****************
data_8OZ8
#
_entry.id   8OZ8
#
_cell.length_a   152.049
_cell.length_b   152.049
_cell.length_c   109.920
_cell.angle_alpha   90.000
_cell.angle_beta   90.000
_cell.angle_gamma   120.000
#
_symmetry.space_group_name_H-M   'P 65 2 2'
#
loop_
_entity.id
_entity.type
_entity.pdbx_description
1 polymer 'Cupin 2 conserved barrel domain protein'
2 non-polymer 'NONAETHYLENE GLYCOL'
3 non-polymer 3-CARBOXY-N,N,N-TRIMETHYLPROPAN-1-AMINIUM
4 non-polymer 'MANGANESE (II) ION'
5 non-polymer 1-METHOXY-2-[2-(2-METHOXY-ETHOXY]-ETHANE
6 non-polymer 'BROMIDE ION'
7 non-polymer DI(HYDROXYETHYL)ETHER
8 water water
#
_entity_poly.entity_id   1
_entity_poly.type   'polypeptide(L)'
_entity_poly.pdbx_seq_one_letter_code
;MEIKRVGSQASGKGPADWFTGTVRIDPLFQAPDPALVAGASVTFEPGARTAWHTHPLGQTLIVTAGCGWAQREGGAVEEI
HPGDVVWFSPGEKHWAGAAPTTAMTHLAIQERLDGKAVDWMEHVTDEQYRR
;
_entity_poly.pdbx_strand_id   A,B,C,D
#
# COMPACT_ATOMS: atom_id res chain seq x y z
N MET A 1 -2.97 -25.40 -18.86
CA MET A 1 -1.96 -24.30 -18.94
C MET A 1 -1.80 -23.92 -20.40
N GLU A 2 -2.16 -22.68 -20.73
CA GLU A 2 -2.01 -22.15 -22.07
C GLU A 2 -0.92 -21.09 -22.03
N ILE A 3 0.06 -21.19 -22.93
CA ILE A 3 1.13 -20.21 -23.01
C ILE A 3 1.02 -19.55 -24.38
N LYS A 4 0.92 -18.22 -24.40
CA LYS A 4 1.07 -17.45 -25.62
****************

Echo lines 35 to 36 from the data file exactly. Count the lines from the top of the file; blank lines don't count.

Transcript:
# COMPACT_ATOMS: atom_id res chain seq x y z
N MET A 1 -2.97 -25.40 -18.86